How many points in charisma does it require for me to have my characters break into showtunes, or can I not do this if I haven't multiclassed Bard (I'm asking because this comes up in my games)?


You're being ridiculous of course. Ability scores are only one small part of the game. Players can always describe things in various ways and have great leeway in how they portray their characters. Charisma has nothing to do with "breaking into showtunes" for instance, that's just silly hyperbole. Your Intelligent character can of course charge into battle, that would usually be a wisdom function, not a matter of intelligence. A WISE character probably wouldn't do that, it would be out of character, but PCs don't have to have perfectly consistent characters, real people don't either. If you get the wise monk pissed enough maybe he charges into battle! So what? That doesn't make ability scores nothing but meaningless numbers that have nothing to do with RP. You take everything too far to extremes.

In all fairness, 6 ability scores are a pretty crude representation of a person, and you might have someone who is quite smart but lacks the inclination and/or exposure to education needed to be highly intellectual. Someone like that could have a good INT score and yet act rather ignorant and not be trained in any types of lore skills (though in 4e said character will still perform well in those areas). You could then RP them as smart but ignorant. You couldn't however RP that character as stupid and be consistent. Nor could you RP a low intelligence character as smart, though they could be studious and educated well enough to have some training in lore of some sort.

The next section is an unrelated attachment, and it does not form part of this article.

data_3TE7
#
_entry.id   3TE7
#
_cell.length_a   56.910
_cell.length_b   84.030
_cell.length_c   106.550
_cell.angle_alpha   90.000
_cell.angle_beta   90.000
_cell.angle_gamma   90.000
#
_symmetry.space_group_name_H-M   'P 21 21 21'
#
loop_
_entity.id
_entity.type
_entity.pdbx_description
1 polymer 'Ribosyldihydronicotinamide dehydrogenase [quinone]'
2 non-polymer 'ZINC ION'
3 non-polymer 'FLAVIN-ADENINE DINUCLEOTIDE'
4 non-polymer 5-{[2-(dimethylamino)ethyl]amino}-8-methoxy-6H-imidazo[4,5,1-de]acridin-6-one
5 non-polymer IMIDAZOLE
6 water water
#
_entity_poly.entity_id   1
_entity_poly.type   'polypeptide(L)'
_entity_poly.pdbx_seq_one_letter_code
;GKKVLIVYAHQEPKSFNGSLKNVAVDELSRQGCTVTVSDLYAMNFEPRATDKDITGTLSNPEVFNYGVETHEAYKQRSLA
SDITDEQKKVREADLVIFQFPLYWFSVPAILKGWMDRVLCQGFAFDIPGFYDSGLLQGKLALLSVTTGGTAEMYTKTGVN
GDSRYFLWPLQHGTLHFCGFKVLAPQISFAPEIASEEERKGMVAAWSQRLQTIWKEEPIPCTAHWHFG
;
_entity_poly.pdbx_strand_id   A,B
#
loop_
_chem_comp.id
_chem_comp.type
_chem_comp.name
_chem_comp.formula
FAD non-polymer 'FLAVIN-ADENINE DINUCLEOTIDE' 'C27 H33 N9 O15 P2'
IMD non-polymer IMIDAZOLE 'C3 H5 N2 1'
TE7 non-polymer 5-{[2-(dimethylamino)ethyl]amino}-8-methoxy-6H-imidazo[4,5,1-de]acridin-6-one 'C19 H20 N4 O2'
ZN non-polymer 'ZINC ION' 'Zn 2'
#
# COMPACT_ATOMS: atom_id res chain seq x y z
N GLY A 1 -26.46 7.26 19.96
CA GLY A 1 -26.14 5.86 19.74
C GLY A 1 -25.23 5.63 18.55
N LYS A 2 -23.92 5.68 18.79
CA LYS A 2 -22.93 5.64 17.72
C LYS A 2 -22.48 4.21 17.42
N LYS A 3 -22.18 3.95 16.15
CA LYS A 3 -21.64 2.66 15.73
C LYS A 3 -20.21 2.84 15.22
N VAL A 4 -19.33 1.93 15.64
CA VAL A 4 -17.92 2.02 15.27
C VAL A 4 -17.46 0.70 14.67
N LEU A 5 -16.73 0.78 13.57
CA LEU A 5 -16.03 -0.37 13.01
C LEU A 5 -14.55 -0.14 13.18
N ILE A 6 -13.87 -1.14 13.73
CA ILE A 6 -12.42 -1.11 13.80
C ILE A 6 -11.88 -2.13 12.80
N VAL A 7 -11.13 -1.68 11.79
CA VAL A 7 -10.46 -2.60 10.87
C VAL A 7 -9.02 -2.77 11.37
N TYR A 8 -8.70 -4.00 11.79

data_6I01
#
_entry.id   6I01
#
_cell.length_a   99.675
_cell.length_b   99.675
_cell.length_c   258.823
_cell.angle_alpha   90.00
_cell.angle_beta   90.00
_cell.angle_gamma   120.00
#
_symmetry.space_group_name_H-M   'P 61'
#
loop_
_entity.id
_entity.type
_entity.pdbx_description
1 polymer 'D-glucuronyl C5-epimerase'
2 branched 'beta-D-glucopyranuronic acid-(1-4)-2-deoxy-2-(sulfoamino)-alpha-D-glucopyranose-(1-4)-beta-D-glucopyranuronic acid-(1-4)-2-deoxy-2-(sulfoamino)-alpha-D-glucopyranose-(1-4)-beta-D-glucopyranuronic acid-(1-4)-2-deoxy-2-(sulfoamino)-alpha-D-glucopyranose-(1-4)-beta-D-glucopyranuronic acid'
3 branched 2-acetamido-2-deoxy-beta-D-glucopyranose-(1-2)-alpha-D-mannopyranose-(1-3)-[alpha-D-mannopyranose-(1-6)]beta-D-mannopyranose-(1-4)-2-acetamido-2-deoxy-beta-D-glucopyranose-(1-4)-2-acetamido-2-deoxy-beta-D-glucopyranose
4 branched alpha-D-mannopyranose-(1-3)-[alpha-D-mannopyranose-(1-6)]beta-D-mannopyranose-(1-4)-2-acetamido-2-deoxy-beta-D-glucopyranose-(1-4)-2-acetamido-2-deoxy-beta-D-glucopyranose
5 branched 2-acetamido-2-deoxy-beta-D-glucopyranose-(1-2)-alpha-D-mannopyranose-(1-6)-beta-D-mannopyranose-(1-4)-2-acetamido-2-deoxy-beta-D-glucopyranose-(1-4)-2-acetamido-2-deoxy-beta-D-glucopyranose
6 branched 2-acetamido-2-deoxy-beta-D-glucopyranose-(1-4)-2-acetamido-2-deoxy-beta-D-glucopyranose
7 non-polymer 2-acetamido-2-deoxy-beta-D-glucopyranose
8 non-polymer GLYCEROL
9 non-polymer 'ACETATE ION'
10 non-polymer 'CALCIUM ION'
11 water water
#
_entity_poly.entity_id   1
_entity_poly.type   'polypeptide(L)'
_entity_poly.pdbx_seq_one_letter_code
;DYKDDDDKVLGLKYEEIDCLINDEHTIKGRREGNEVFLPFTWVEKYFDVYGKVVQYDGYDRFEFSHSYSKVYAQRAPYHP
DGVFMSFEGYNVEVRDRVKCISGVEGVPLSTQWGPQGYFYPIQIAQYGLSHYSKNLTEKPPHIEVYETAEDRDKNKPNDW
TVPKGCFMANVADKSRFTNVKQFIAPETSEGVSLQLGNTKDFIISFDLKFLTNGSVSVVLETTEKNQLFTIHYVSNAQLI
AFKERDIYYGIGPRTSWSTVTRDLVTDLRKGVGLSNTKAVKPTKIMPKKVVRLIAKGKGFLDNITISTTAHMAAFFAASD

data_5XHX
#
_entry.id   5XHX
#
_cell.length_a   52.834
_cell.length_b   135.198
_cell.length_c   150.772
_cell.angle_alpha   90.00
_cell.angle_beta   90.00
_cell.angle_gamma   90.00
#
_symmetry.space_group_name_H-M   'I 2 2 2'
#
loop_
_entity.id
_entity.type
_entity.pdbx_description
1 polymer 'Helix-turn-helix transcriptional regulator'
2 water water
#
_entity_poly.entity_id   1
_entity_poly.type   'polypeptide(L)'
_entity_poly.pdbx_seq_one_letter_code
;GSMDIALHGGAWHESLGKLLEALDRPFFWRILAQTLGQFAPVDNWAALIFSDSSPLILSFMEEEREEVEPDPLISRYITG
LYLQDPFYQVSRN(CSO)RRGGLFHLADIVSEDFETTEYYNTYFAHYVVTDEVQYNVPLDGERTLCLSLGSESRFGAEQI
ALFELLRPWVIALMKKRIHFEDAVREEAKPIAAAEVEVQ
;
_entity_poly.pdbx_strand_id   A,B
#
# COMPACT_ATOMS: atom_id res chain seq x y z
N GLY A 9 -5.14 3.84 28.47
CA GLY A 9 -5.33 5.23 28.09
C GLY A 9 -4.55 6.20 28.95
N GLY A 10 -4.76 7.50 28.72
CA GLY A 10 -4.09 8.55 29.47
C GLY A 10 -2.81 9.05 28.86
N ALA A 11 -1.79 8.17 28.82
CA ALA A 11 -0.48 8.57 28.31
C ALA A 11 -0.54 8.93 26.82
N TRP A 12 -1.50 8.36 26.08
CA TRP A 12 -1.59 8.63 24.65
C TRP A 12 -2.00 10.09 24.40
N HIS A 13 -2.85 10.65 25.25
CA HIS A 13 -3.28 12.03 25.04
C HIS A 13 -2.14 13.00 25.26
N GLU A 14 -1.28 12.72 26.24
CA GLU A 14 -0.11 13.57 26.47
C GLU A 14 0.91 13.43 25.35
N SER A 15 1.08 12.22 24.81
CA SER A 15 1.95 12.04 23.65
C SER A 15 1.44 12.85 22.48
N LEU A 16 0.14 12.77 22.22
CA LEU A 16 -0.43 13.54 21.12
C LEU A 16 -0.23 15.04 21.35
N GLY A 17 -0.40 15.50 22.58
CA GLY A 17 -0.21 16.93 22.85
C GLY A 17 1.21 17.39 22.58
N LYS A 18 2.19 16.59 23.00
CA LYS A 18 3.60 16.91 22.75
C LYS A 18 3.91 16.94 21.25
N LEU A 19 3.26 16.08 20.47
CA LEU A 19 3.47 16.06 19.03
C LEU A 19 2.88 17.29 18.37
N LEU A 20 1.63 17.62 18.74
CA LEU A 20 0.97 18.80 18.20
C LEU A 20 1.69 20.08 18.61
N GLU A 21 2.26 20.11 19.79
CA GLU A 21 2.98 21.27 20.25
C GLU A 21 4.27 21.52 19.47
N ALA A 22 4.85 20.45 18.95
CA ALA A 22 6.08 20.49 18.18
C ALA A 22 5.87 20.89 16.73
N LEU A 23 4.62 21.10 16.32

Why not?  Lets use the example of Brick the dumb Wizard.  He's got a 22 INT and a bunch of Wizard powers, but he's been consistently played as dumb as a brick.  Nothing wrong or inconsistent about that.  If he makes an arcana or history check, it can chalked up to dumb luck - no different than if the dumb barbarian tried it and rolled a 20.  If he fails it, well, he's an idiot after all.


Of course there's something inconsistent about that! He ALWAYS makes these Arcana and History checks, that's the DEFINITION OF BEING HIGHLY INTELLIGENT. Whenever the character performs some intellectual task he's very effective at it. Fine, you can have your super high int wizard talk like Billy-Joe-Bob Armbruster and drool too if you want, that doesn't change a single thing! The barbarian and the wizard are FACTUALLY in the game world very different.


Frankly, trying to play characters in that manner simply so you can optimize your character would at most tables I play at get you labled a munchkin.



Well, at most tables I play at, trying to dictate how other players can and can't roleplay their characters and calling them munchkins because they play their characters differently than you would would get you labeled as a jerk.


And at ALL of the tables I've ever played at making your INT 22 just so your funny characterization of being a **** trying to be a wizard will get you a lot of sidelong glances when your only explanation for why you have that 22 INT is "so I can get a good attack bonus". That's the ESSENCE of optimizing behavior in a player, the unwillingness to play to type when it isn't advantageous to you. If you want to play an 8 INT wizard in my 4e game, I'll find that very amusing and I'll be as accomodating as possible and give you fun things to do. Frankly my advice would be to play some other class that isn't INT based and refluff THAT to be a 'wizard'. IMHO that's a good use of refluffing, not giving your character ability scores ONLY for the purpose of optimizing your to-hit.